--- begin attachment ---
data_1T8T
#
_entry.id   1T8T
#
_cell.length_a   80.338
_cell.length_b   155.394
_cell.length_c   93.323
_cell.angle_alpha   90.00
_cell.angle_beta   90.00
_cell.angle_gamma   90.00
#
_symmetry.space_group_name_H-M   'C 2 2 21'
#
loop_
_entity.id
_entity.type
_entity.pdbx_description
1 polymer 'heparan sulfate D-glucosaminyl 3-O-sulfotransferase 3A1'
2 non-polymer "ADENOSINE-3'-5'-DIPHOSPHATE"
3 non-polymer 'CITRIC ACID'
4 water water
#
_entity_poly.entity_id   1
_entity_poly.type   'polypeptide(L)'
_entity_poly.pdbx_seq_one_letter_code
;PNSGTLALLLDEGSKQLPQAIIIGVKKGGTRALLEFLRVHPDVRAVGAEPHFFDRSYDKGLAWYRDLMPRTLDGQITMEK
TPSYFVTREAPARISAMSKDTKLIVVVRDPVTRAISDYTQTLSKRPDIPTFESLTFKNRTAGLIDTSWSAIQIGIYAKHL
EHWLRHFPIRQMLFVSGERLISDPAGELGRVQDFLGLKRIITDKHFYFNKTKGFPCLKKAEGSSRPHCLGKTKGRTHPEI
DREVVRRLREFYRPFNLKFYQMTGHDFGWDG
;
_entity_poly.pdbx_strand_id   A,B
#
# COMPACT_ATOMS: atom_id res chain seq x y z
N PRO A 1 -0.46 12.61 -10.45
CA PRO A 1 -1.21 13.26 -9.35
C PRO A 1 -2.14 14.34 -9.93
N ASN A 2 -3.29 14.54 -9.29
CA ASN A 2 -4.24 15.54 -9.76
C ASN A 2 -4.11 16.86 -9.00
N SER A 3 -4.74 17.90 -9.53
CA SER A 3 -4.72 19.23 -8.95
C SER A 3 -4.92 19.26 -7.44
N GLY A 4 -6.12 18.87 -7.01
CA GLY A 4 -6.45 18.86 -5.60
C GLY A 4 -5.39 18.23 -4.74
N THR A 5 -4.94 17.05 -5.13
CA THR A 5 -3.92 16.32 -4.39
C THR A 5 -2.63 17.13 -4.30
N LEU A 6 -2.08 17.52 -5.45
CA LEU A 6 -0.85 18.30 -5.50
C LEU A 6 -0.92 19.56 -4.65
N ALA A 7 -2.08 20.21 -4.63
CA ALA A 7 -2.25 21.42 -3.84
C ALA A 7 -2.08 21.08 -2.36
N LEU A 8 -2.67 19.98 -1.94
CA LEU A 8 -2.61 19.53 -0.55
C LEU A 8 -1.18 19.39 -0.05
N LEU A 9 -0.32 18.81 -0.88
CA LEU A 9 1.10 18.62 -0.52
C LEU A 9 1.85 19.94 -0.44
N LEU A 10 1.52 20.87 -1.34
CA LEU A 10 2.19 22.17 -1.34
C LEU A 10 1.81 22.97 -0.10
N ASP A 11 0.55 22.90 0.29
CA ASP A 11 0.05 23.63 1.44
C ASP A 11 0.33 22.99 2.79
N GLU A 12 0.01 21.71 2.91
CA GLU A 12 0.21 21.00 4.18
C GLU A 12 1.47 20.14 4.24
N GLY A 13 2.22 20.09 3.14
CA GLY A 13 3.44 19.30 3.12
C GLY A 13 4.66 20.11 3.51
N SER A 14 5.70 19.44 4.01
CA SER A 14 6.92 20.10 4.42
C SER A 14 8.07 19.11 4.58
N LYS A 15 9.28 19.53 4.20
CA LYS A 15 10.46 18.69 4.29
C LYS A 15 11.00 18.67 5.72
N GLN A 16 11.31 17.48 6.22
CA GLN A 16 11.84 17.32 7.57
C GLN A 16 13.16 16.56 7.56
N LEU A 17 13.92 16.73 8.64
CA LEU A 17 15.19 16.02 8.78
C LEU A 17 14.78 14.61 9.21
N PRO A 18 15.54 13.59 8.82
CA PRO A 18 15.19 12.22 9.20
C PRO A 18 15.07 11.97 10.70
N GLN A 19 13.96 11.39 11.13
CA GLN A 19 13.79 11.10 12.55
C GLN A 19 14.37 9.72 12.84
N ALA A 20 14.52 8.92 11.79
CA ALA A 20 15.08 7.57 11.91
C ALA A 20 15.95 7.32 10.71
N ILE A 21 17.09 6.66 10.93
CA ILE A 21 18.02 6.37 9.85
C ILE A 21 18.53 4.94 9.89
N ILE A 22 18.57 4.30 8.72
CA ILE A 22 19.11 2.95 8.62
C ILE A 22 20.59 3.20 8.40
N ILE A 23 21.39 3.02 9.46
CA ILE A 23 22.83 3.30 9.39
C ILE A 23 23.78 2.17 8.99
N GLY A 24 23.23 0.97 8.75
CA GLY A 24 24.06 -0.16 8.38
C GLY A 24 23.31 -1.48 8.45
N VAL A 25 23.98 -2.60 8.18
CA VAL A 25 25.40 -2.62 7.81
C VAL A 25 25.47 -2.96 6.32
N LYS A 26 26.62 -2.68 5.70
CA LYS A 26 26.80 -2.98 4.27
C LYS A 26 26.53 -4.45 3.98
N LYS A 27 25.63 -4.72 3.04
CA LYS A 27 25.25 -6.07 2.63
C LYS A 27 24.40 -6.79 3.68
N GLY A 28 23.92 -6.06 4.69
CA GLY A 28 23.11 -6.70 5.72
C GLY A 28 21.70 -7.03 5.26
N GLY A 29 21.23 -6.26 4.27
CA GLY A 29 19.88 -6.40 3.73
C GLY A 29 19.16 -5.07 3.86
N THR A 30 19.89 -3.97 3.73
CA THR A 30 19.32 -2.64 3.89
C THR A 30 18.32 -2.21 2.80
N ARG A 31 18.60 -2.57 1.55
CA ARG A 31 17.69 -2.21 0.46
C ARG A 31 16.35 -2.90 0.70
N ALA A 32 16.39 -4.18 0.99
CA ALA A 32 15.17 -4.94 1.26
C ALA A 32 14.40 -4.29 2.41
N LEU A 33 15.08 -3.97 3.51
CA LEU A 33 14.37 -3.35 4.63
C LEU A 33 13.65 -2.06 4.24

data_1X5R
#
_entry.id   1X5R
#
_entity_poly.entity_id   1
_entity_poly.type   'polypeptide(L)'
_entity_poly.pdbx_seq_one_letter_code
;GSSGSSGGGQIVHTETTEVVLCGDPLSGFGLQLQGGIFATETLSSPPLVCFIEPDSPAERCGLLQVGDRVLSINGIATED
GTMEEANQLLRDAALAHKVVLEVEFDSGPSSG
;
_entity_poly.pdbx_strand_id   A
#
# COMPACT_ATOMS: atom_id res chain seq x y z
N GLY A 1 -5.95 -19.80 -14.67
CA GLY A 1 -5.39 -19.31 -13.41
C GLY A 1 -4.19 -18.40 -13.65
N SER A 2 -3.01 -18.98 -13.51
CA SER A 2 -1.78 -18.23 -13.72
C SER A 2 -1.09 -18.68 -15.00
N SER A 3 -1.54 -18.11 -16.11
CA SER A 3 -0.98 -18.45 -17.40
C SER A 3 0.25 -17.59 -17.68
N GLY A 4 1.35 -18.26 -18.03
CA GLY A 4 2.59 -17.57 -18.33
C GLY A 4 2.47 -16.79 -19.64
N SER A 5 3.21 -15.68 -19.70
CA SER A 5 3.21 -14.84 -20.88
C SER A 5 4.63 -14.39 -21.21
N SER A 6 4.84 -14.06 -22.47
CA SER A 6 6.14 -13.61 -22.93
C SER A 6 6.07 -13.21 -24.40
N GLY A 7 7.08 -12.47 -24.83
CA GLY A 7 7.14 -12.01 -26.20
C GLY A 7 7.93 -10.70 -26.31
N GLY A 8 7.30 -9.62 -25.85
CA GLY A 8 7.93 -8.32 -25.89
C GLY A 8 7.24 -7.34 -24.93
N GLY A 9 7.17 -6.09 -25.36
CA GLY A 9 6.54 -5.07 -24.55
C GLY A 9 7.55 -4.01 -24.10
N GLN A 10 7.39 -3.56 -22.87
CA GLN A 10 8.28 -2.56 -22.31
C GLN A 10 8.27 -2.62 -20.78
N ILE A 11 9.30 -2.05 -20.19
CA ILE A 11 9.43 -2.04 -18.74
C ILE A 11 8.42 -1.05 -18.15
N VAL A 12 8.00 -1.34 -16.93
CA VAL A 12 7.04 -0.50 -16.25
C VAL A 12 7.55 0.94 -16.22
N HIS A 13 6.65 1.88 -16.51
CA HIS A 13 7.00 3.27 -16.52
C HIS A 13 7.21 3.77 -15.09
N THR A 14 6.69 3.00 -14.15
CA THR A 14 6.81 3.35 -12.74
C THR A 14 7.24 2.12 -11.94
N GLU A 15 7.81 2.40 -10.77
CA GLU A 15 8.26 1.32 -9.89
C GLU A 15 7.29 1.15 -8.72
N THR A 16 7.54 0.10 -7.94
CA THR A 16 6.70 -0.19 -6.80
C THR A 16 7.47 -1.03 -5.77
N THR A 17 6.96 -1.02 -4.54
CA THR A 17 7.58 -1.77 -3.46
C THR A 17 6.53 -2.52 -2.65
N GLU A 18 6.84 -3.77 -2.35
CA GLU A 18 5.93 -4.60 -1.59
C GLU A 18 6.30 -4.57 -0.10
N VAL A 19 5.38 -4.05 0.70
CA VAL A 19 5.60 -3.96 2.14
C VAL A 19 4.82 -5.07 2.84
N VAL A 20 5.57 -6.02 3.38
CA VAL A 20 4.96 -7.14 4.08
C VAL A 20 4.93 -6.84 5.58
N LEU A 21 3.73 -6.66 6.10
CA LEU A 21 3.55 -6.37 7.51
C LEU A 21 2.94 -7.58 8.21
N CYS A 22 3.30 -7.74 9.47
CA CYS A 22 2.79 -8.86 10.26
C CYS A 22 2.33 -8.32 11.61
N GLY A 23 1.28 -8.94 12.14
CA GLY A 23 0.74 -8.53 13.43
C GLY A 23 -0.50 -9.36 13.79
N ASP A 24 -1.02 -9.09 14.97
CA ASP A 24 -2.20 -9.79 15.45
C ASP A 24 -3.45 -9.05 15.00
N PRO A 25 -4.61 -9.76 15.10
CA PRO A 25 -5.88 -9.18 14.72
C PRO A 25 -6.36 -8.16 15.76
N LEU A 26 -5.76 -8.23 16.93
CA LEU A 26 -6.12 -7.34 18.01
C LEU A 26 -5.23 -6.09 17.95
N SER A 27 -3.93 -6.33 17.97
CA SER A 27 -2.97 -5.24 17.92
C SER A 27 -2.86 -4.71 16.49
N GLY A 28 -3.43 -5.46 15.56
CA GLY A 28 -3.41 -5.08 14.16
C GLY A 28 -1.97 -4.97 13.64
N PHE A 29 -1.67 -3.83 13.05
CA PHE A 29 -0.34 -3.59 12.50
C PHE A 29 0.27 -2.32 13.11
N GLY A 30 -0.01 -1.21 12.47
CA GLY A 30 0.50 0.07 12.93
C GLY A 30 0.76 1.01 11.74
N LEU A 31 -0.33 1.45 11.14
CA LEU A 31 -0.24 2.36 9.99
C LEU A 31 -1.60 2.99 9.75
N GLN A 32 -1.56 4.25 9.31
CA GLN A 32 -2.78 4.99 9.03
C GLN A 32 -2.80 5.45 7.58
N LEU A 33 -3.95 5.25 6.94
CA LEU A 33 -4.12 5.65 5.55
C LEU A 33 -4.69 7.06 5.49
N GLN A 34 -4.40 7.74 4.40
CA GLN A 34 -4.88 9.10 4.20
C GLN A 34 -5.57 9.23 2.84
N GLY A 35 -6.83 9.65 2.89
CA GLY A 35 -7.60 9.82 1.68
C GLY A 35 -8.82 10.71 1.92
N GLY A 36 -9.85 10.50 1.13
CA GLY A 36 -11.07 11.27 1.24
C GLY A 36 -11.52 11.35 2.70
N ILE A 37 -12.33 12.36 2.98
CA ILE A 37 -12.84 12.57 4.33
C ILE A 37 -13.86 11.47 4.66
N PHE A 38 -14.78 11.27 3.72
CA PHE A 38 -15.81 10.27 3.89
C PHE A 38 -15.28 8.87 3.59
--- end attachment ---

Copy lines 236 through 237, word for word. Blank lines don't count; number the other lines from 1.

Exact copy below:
N LEU A 31 -0.33 1.45 11.14
CA LEU A 31 -0.24 2.36 9.99